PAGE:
The romance of Behr and Newsom is familiar to Titanic aficionados but its retelling from such close quarters offers fresh nuance. Based on Karl’s unpublished autobiography, family albums, scrapbooks, and a little imagination, his granddaughter charts his rise to international prominence as an athlete, adventurer, businessman and political activist. The Yale-educated lawn tennis champ who ranked in the Top 10 for eight years was a Davis Cup doubles finalist at Wimbledon in 1907 and a member of the American team that won the challenge round in the 1914 Davis Cup; among Behr’s other victories was defeating top-ranked Maurice McLoughlin for the 1915 Achelis Cup. Remaining an influence on the sport after his career ended, he led a campaign that was instrumental in securing the US Open’s move from Newport to New York. In addition to his prowess on the courts, Karl Behr was a successful attorney and a savvy investor before turning to banking as his chief profession. Along the way he mixed it up with world travel, including a daring stint mining for silver in Mexico, and dabbled in national politics, serving as an advisor to Theodore Roosevelt in his Presidential bid for re-election.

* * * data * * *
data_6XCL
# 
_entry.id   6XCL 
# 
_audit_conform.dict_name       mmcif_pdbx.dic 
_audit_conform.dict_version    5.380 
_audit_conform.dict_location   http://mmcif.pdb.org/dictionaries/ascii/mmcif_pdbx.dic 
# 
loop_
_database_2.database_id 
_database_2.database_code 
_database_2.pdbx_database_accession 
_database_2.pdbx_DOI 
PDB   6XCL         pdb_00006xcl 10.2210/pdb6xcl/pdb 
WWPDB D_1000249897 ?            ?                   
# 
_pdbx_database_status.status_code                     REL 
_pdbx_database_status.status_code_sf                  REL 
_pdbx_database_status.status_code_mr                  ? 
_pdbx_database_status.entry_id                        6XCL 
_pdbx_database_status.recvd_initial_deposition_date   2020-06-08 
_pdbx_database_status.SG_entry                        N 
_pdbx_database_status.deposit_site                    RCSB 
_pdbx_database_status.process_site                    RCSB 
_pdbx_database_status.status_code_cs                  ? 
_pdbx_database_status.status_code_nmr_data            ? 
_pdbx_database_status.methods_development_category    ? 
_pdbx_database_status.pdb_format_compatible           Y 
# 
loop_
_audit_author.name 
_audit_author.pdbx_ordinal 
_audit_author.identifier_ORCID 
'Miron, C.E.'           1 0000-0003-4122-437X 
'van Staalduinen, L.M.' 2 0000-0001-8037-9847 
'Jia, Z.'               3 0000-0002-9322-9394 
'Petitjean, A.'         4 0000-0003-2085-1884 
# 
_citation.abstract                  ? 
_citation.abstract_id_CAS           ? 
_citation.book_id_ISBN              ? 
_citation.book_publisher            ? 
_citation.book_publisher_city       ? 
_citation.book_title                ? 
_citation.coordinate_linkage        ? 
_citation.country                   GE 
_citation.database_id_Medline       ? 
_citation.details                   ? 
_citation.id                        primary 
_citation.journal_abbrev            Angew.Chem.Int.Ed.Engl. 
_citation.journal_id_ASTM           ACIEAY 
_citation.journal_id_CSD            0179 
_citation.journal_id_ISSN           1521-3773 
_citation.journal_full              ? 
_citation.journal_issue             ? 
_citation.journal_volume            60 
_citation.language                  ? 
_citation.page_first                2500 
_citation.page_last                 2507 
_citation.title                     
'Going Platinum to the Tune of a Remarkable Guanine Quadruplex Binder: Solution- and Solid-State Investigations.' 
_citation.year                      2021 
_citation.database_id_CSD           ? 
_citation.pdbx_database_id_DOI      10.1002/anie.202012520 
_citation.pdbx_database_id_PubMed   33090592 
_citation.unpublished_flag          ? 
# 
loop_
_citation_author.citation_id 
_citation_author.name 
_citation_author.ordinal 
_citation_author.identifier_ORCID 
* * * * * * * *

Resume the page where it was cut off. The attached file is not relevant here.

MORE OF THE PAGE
One of Karl’s proudest achievements was organizing the Preparedness Parade down Fifth Avenue in 1916, an event the New York Times called “the greatest civilian marching demonstration in the world.” The procession of over 135,000 men and women inspired an “expansive and energetic movement for defense” that ultimately led to America’s entry into World War I. Despite his patriotism, as a German-American Behr fought prejudice during the war. Anti-German feeling was so high by 1917 that when he sought appointment to the Aviation Service, a commission was denied him owing to his German parentage. “I have come to understand that when a person is subjected to aspersions,” he wrote, “the only recourse he has is to stand tall.”